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Unit information: Eugenics: The First Fifty Years (1883-1932) (Level H Reflective History) in 2018/19

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Unit name Eugenics: The First Fifty Years (1883-1932) (Level H Reflective History)
Unit code HIST30084
Credit points 20
Level of study H/6
Teaching block(s) Teaching Block 2 (weeks 13 - 24)
Unit director Dr. John Lyons
Open unit status Not open
Pre-requisites

None

Co-requisites

None

School/department Department of History (Historical Studies)
Faculty Faculty of Arts

Description

Description: News items about the augmentation/alteration of the human body through technology, medical procedures, and gene therapy abound in a twenty-first century culture in which the idea of ‘Posthumanity’ has now come to the fore. Interventions in human development are not new, of course, and in this unit students will encounter in detail a period in which such views were being put forward with great vigour, the first fifty years of the Eugenics ‘project’ (1883-1932). Significantly for historians, between then and now lies the mass implementation of Eugenic procedures by the Nazis, both before and during WWII. How then should we read, interpret, describe, and evaluate the early proponents of Eugenics as they developed and implemented their ideas during the first third of the twentieth century? From Francis Galton who coined the term and the pivotal pre-WWI years through to the three major International Congresses on Eugenics (1912, 1921, & 1932), this was a period in which their views of humanity and its future were being expressed with a forthrightness which often shocks today and yet which also finds its own echoes in the assumptions expressed within the contemporary discussions of the Posthuman. How might the historian evaluate the former and speak to the latter when the future of humanity and its diversity is on the line?

Aims: Reflective history is identified in the Subject Benchmarking Statement as an important skill. Whilst students will 'reflect' on their work in all of their units the aim of this unit will be to focus on that reflective practice and to enable students to carry it forward in conjunction with the study of the early years of Eugenics (1883-1932) in historical perspective.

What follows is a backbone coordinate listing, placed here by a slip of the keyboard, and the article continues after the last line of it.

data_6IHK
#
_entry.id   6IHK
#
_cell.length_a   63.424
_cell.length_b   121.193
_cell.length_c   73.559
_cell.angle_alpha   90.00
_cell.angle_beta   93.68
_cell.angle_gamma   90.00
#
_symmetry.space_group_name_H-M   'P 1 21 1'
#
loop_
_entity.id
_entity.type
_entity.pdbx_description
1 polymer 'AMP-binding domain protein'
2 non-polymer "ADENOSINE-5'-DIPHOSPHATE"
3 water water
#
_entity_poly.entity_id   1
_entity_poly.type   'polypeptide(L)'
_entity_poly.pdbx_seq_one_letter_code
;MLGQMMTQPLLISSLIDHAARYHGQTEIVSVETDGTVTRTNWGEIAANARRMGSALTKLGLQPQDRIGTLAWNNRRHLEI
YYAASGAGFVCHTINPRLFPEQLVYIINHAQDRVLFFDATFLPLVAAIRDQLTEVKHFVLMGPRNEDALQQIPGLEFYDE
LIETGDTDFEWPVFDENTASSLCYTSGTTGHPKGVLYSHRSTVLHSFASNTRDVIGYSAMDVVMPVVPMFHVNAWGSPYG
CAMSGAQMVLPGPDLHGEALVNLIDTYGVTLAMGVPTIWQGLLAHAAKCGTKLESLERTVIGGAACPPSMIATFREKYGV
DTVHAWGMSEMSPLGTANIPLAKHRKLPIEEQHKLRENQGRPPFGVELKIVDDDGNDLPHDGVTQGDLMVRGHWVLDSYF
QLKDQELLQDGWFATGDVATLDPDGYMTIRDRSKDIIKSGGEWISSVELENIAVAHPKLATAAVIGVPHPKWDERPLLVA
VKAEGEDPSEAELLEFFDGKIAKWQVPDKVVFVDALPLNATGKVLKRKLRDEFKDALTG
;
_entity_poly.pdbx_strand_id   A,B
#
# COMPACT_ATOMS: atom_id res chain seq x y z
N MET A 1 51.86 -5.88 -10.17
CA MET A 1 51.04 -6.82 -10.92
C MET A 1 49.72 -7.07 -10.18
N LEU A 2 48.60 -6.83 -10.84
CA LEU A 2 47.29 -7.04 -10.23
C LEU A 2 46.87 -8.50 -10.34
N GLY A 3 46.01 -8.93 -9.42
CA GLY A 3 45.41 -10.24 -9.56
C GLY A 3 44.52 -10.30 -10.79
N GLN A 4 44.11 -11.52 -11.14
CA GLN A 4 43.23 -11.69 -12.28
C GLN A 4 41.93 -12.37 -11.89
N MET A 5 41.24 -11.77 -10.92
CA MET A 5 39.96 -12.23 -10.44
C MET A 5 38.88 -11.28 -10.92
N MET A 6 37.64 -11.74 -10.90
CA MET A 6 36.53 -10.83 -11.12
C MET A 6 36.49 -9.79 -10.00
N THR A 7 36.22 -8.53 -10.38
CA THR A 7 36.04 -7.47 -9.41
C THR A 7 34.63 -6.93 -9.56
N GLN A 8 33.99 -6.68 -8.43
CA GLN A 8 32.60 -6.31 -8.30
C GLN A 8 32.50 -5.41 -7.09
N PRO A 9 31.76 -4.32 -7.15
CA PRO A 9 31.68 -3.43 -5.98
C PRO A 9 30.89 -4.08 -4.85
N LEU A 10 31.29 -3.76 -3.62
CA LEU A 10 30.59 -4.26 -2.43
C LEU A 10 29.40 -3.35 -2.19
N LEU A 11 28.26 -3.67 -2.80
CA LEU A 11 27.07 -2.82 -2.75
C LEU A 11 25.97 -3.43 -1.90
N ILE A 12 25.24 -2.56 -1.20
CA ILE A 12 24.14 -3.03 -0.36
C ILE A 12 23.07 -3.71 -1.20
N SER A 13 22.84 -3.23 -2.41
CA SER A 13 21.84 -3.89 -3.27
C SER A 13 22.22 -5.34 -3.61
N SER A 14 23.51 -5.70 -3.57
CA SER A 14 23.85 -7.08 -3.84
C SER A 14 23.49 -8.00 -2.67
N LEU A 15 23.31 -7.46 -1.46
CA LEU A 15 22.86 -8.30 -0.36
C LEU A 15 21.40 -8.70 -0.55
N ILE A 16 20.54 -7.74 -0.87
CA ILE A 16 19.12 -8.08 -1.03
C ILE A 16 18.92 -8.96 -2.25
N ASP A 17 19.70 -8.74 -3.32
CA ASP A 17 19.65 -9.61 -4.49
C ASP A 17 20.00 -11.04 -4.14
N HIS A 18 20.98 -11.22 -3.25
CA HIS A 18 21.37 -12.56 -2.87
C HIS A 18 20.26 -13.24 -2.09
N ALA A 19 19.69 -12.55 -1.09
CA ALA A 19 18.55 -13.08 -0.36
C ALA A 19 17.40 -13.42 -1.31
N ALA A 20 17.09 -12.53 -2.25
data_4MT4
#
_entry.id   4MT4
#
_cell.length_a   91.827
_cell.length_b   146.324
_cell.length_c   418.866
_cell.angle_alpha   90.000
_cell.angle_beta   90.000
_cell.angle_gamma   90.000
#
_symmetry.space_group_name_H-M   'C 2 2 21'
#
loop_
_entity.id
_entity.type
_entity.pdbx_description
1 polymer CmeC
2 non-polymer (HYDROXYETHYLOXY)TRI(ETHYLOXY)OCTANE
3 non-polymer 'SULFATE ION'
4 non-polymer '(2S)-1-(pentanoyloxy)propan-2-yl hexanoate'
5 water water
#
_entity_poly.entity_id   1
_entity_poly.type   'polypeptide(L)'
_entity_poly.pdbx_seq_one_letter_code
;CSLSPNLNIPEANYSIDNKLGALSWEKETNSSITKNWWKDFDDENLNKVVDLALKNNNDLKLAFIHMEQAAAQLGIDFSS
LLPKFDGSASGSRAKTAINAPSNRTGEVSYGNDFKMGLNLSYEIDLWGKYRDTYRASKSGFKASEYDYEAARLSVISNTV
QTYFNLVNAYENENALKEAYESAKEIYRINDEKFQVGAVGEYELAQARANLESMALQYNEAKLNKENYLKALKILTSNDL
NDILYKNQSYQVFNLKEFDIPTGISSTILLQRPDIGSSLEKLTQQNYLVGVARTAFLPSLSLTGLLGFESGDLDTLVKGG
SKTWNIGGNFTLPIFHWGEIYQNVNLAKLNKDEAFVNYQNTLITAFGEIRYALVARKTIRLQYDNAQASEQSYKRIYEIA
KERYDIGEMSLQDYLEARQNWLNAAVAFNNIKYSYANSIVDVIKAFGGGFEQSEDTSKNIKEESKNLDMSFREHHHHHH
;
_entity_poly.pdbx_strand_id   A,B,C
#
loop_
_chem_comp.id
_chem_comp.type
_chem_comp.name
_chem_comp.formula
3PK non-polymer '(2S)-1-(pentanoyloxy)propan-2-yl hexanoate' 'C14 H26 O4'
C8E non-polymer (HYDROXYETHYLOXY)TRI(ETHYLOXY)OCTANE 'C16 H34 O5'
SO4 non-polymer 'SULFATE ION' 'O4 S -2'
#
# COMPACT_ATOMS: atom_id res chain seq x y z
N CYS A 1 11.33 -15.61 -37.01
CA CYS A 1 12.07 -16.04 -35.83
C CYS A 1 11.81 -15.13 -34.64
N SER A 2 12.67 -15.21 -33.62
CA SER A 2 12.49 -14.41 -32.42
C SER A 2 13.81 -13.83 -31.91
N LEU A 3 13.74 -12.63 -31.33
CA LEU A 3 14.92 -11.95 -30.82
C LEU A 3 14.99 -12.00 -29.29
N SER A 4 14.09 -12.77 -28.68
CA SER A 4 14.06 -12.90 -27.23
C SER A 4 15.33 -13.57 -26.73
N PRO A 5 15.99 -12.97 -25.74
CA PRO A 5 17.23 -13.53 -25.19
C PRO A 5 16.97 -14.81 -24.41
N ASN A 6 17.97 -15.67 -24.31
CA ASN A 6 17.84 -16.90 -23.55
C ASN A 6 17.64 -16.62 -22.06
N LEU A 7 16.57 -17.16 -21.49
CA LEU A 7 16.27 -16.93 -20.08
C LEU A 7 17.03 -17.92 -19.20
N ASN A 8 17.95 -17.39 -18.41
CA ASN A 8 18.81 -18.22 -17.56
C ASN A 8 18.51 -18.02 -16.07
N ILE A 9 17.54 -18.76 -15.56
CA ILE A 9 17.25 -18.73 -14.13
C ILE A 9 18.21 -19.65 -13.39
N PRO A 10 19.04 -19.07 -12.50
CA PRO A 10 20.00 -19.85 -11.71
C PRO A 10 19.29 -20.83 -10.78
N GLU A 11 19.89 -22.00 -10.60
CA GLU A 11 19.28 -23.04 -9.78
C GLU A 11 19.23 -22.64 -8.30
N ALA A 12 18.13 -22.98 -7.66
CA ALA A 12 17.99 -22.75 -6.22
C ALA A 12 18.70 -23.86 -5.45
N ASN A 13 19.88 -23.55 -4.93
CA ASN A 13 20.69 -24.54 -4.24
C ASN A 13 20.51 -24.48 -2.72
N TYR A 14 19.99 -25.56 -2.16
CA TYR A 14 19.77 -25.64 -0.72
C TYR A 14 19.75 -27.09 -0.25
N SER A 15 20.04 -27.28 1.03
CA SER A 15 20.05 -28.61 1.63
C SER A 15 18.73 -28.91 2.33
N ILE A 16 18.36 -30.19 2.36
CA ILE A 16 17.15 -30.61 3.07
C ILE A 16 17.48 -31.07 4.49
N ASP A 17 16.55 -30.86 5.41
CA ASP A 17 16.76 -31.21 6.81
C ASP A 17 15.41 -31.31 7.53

Intended learning outcomes

On successful completion of this unit, students will be able to demonstrate:

(1) an advanced knowledge of the early years of the Eugenics ‘project’ and a number of its practical applications;

(2) a heightened understanding of the particular and unique skills that historians acquire and of the way in which they apply those skills to a specific task;

(3) the ability to evaluate critically the views of others, and to develop their own interpretations which they can substantiate appropriately;

(4) a deeper understanding of their own individual acquisition and application of those skills, self-reflection being an important attribute of the historian;

(5) a stronger awareness of how their skills might be applied more generally to other contexts.

Teaching details

1 x 2-hour seminar weekly

Assessment Details

2-hour exam (100%) [ILOs 1-5]

Reading and References

Barkan, E., The Retreat of Scientific Racism Changing Concepts of Race in Britain and the United States between the World Wars (CUP, 1991).

Bashford, A. & P. Levine (eds), The Oxford Handbook of the History of Eugenics (OUP, 2010).

Black, E., War Against the Weak: Eugenics and America's Campaign to Create a Master Race (Four Walls Eight Windows, 2003).

Hansen, R. & D.S. King, Sterilized by the State: Eugenics, Race, and the Population Scare in Twentieth-Century North America (CUP, 2013).

Kevles, D.J., In the Name of Eugenics: Genetics and the Uses of Human Heredity (Harvard University Press, 2001).

Rosen, C., Preaching Eugenics: Religious Leaders and the American Eugenics Movement (OUP, 2004).

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